How to Plan a Mad Hatter Tea Party

Like Alice when she arrived at the Mad Hatter’s table, your guests will find plenty of room -- and entertainment -- when you choose the Mad Hatter’s tea party as the theme for your celebration. Adults and children will both enjoy the silliness inspired by Lewis Carroll’s classic story.

1 Teatime Invitations and Favors

Begin with invitations that announce the theme, such as a teabag-shaped tag or a teacup- or top hat-shaped card. Reach for the less obvious; create a pocket watch-shaped invitation that shows the party time on the watch face. Add a card-stock brim to Chinese takeout boxes for a Mad Hatter’s top-hat favor box you can fill with assorted teabags, honey sticks or teacups in which you or the guests plant succulents.

2 Mad Hatter Decorations

Set the longest table your party space allows, using mismatched teapots, teacups, saucers and flatware. Add to the madness by using mismatched chairs, with some taller or shorter than others and of varying styles, including armchairs and stools. Stack inexpensive teacups upside-down on plates, securing them with a little glue to create tiered trays for refreshments. Put rabbit prints on the floor, tuck a stuffed dormouse into a teapot and sprout some patio-umbrella mushrooms around the room if space allows.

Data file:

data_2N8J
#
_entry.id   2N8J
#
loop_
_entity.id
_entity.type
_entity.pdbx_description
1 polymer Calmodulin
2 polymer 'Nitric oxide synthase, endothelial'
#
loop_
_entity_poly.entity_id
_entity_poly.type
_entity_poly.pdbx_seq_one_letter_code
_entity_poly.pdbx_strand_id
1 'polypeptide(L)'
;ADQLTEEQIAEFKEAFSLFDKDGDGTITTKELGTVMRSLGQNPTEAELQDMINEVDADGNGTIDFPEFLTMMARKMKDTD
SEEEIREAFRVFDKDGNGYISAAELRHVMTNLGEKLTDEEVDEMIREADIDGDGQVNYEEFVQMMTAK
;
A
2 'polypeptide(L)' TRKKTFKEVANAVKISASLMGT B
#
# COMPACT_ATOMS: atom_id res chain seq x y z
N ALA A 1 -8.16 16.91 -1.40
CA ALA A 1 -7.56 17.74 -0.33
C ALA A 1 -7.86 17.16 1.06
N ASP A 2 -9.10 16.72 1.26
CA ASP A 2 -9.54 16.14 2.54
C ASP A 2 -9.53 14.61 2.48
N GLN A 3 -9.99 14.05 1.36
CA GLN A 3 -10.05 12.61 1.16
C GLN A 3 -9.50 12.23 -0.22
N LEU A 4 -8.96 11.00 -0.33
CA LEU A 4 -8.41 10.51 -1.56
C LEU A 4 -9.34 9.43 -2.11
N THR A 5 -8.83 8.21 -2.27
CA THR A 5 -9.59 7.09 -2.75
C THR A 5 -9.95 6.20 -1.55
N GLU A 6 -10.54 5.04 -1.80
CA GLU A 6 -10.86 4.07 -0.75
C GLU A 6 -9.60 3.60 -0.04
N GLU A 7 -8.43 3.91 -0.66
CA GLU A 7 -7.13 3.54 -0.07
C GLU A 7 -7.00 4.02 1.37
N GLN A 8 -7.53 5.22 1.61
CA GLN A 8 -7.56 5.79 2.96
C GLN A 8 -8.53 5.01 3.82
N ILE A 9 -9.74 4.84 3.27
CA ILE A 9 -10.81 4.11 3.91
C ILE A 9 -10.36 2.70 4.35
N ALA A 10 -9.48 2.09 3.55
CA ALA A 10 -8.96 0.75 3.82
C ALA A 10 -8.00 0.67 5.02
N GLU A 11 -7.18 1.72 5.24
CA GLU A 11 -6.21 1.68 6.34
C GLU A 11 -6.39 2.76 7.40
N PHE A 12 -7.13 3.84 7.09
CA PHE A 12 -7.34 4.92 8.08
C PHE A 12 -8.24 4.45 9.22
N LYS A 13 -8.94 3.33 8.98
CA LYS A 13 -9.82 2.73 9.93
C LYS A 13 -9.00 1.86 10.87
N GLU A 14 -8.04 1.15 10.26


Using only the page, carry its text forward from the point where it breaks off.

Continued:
3 Stopped for Teatime Refreshments

It wouldn’t be a tea party without tea, of course, but you can add food coloring to the brew to make it Mad Hatter-style. Serve tea sandwiches, teacakes and cookies cut in the shapes of cups or pots; petit fours or cupcakes with brightly colored frosting; or a cake made to look like slightly off-balance teacups. Finish the nosh with fruit slices dipped in neon-colored white chocolate. For children who don’t like tea, serve a colored fruit punch.

4 Mad, Mad Entertainment

Have guests make up rhymes and stories to tell around the tea table to mimic the dormouse. For added absurdity, give one person the starting line of a story and ask each person to add a sentence as the tale makes its way around the table. For guests with a crafty bent; provide plain teacups or teapots for painting, top hats for decorating with silk flowers, ribbons or other embellishments; or wire and beads for making tea party-themed bracelets or necklaces. Play a musical-chairs game in which everyone tries to find a clean cup, or hold a teacup relay in which teams hurry to pour cold tea into a cup and race it to the other end of the field, where they dump it into a teakettle or a bucket. Borrow from the rest of the story and add a silly game of croquet with balls painted to look like hedgehogs and pink socks placed on mallets to look like flamingos.

Pamela Martin has been writing since 1979. She has written newsletter articles and curricula-related materials. She also writes about teaching and crafts. Martin was an American Society of Newspaper Editors High School Journalism Fellow. She holds a Bachelor of Arts in Teaching in elementary education from Sam Houston State University and a Master of Arts in curriculum/instruction from the University of Missouri.